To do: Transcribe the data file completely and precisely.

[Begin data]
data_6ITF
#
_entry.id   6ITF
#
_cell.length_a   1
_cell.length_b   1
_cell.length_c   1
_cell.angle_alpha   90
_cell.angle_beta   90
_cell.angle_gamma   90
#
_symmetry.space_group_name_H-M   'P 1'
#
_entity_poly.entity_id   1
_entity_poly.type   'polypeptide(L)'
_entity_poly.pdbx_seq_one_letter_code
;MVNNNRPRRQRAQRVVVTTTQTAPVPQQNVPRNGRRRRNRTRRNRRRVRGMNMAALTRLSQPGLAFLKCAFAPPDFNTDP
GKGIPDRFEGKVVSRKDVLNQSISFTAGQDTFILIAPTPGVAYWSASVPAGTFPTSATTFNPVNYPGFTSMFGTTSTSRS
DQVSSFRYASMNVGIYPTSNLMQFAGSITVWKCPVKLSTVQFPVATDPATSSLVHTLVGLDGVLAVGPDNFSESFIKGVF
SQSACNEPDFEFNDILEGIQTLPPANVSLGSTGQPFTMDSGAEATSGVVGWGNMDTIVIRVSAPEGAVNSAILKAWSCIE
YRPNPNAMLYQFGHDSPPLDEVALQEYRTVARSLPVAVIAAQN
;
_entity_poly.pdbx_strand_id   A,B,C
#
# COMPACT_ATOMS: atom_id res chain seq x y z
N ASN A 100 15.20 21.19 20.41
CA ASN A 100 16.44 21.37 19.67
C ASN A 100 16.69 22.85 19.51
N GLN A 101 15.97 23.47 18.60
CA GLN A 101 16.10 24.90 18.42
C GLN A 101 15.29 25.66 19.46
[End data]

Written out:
data_6ITF
#
_entry.id   6ITF
#
_cell.length_a   1
_cell.length_b   1
_cell.length_c   1
_cell.angle_alpha   90
_cell.angle_beta   90
_cell.angle_gamma   90
#
_symmetry.space_group_name_H-M   'P 1'
#
_entity_poly.entity_id   1
_entity_poly.type   'polypeptide(L)'
_entity_poly.pdbx_seq_one_letter_code
;MVNNNRPRRQRAQRVVVTTTQTAPVPQQNVPRNGRRRRNRTRRNRRRVRGMNMAALTRLSQPGLAFLKCAFAPPDFNTDP
GKGIPDRFEGKVVSRKDVLNQSISFTAGQDTFILIAPTPGVAYWSASVPAGTFPTSATTFNPVNYPGFTSMFGTTSTSRS
DQVSSFRYASMNVGIYPTSNLMQFAGSITVWKCPVKLSTVQFPVATDPATSSLVHTLVGLDGVLAVGPDNFSESFIKGVF
SQSACNEPDFEFNDILEGIQTLPPANVSLGSTGQPFTMDSGAEATSGVVGWGNMDTIVIRVSAPEGAVNSAILKAWSCIE
YRPNPNAMLYQFGHDSPPLDEVALQEYRTVARSLPVAVIAAQN
;
_entity_poly.pdbx_strand_id   A,B,C
#
# COMPACT_ATOMS: atom_id res chain seq x y z
N ASN A 100 15.20 21.19 20.41
CA ASN A 100 16.44 21.37 19.67
C ASN A 100 16.69 22.85 19.51
N GLN A 101 15.97 23.47 18.60
CA GLN A 101 16.10 24.90 18.42
C GLN A 101 15.29 25.66 19.46